Mr. Cooper’s decision to challenge his employer of 27 years came early in 2000, after his ninth try at being promoted to a mid-level management job since becoming a full-fledged lineman in the mid-1970s. Utility linemen repair or install electric power cables running on poles and underground. Mr. Cooper, 49 years old and graying at the temples, had long hoped to move into a job training other linemen — which would have boosted his annual earnings to about $60,000 from the approximately $43,000 he makes currently. Every time he was turned down, managers told him he needed another training class or should polish a particular skill.At the suggestion of a supervisor, Mr. Cooper, who continues to work at Georgia Power, took a company-organized class on interview techniques. Told by the instructor “you have to sell yourself,” he decided to be “more confident” in his next job interview. He still didn’t get the job. Mr. Cooper says he later was told that one of the managers in the session thought he acted like he “could walk on water.”

The rejection unleashed years of pent-up frustration. “I felt it was race that I was not getting jobs,” he says. Working from his suburban house in Mableton, Ga., Mr. Cooper started spending his days off calling other black linemen around the state. He phoned 27-year Georgia Power lineman Harry Lee on a Saturday last spring, and the two talked at length about their common experiences.

“We come to the same agreement. We should have really done something years ago about it,” he says. Mr. Lee agreed to come to a meeting of black Georgia Power workers from around the state. Over several Saturdays, he and a growing number of African-American workers gathered at a clubhouse in a subdivision not far from Mr. Cooper’s home. The workers dubbed the meetings “Quiet Storm,” as word of the effort spread quietly among black employees.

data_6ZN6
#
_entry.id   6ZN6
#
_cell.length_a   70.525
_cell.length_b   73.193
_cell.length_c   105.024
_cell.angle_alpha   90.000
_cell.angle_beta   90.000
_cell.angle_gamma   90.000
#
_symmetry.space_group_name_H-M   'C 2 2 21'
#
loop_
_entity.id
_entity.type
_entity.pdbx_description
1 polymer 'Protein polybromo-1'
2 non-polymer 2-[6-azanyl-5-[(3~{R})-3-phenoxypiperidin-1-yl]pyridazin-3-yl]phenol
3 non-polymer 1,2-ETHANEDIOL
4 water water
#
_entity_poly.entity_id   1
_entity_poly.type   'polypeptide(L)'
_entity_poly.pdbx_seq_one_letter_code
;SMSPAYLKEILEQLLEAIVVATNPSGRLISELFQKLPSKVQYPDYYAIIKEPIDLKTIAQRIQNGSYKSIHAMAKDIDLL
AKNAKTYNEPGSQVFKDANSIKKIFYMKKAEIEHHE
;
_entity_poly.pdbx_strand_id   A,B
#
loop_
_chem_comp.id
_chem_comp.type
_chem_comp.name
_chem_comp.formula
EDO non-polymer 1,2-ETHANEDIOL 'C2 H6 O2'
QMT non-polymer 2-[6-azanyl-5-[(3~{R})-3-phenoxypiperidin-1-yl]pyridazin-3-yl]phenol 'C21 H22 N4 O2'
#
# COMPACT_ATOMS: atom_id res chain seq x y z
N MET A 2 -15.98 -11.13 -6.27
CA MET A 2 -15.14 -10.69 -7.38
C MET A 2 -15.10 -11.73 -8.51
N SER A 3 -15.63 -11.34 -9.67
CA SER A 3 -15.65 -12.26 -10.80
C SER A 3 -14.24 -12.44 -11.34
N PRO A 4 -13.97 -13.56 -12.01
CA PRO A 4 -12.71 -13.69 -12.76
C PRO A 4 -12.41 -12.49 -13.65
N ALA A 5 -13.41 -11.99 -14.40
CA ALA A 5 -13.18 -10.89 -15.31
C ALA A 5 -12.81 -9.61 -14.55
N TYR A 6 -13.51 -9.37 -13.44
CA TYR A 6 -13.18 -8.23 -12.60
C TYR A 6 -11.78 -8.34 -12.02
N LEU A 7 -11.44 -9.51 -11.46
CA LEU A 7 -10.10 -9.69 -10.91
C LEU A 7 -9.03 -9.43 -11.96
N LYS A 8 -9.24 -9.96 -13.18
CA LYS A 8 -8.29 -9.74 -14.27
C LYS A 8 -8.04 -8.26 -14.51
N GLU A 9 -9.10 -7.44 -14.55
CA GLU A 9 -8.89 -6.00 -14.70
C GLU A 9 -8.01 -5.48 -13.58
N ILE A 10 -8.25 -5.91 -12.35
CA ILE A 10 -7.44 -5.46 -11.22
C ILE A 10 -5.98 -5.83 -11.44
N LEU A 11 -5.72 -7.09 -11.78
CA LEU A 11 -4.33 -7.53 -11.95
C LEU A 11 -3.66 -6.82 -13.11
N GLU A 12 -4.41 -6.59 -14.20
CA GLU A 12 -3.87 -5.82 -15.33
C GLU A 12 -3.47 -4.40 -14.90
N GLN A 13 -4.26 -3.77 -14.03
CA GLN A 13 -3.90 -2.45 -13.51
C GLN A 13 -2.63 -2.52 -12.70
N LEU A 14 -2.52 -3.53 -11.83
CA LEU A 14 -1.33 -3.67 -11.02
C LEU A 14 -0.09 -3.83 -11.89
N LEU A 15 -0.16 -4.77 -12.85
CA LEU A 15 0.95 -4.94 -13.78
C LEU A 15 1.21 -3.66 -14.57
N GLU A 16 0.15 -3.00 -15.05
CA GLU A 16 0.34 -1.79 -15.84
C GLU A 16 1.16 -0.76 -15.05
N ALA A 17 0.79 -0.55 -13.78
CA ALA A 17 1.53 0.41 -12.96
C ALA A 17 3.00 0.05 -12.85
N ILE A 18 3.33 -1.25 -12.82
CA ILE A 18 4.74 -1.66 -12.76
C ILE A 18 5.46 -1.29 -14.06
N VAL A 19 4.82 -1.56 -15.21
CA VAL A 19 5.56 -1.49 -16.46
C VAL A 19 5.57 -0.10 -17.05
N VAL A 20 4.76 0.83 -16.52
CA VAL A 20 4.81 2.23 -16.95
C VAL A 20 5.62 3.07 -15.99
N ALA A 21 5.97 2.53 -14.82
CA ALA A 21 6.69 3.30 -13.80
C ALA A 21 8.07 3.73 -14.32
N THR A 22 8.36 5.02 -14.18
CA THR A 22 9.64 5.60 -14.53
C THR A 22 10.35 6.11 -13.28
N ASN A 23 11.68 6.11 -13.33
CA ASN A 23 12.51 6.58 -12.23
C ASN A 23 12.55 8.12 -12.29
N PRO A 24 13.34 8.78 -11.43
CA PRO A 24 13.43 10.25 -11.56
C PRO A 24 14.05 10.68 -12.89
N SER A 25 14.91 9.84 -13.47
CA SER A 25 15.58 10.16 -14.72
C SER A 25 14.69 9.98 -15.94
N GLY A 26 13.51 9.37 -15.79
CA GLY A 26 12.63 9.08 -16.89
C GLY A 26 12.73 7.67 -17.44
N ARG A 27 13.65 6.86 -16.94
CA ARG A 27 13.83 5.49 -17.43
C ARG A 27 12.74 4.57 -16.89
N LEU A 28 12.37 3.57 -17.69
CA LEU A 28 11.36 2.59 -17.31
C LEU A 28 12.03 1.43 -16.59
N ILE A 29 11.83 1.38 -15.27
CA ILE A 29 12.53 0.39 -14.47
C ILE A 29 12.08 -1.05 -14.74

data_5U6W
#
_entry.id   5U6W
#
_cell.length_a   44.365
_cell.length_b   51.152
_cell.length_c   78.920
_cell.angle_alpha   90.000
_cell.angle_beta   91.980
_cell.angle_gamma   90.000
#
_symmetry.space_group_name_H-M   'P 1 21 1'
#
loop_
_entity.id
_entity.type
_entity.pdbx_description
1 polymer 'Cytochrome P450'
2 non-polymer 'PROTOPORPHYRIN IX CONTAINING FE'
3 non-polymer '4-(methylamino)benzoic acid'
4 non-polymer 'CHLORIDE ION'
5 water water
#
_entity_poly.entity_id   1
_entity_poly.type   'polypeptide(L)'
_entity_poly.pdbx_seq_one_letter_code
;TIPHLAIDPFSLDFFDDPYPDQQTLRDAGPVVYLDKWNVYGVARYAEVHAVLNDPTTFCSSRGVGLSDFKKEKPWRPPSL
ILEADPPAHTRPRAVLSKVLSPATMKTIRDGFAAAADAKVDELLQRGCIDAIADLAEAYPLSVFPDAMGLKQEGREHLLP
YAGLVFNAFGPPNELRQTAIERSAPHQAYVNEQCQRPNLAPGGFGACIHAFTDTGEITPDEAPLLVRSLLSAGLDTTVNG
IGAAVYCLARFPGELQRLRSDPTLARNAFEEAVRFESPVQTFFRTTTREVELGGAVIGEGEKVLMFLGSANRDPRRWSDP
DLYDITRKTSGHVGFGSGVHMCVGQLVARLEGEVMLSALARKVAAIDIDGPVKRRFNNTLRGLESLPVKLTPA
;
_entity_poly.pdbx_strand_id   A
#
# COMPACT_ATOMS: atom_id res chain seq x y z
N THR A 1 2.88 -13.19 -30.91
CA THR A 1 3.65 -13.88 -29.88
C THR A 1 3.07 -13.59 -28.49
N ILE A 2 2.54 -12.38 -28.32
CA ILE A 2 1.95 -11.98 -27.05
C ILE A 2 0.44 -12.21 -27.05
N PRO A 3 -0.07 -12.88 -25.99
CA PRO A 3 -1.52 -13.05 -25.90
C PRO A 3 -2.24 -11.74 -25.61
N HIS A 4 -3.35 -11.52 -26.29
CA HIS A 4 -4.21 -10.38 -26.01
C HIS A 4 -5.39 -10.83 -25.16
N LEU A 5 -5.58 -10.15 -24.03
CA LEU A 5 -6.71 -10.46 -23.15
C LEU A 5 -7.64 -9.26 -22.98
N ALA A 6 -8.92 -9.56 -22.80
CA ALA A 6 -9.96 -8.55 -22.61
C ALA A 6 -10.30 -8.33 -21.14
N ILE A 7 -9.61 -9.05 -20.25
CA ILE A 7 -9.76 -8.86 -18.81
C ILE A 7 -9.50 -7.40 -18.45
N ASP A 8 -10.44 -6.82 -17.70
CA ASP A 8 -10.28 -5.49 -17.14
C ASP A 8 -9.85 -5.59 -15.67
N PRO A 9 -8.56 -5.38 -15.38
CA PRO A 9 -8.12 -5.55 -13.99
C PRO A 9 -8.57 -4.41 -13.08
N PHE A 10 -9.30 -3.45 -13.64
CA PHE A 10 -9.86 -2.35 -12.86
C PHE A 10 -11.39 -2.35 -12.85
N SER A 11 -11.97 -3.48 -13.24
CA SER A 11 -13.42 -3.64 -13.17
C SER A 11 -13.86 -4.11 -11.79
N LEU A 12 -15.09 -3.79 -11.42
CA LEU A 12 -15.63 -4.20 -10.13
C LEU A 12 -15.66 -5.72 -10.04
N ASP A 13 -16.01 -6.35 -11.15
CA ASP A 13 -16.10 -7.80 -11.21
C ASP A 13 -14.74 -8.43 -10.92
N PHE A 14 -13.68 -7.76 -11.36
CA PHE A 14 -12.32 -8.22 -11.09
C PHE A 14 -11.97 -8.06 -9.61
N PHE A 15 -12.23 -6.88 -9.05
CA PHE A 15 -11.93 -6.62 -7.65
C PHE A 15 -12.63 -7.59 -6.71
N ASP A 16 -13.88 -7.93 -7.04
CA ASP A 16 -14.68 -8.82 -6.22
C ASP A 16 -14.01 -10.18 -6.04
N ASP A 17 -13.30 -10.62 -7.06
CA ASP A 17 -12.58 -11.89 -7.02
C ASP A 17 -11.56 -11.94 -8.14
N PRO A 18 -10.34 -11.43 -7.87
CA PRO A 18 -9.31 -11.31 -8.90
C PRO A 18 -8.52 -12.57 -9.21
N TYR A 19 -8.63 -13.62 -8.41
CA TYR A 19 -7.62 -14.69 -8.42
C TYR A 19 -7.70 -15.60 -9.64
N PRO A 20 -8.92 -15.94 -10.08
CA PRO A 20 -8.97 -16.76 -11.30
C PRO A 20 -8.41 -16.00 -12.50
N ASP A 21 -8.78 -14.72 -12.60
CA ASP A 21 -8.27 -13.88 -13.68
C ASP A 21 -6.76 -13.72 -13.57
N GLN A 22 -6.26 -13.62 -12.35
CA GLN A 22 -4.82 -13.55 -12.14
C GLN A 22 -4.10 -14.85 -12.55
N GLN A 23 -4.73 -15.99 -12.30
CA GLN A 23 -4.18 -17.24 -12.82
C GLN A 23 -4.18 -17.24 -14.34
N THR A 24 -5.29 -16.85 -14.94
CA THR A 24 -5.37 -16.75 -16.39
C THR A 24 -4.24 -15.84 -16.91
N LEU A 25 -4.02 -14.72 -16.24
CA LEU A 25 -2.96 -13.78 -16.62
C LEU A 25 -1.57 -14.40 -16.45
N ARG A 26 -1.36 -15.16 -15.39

Workers sat in chairs strewn across the room while others barbecued hot dogs and hamburgers outside. One by one, they swapped stories of their personal battles. “It took a load off you when you could finally discuss what was going on,” says Tommy Trimiar, 46, a lineman who photographed the noose that later became part of the case. “There was a lot of agony and passion at those meetings,” recalled Sylvester Storey, 45, another lineman. Each meeting ended with a prayer.

Mr. Cooper’s wife, Emma, said the meetings transformed her husband. In the past, when Mr. Cooper came home after being turned down for another promotion, she would “walk a chalk line” around him. After she found his underwear stained with spray-paint years earlier, the two had argued intensely. “I couldn’t understand why he wouldn’t say anything to stop it, but he just said, `They’ll consider me a troublemaker,’ ” Mrs. Cooper said.

Mr. Cooper says white co-workers forcibly stripped him nearly 20 times during the 1970s and 1980s and spray-painted him — a coarse initiation tradition inflicted on new linemen that he believes some whites used to repeatedly harass African-Americans. That allegation isn’t included in the lawsuit, though he has testified about the incidents under oath in depositions for the case.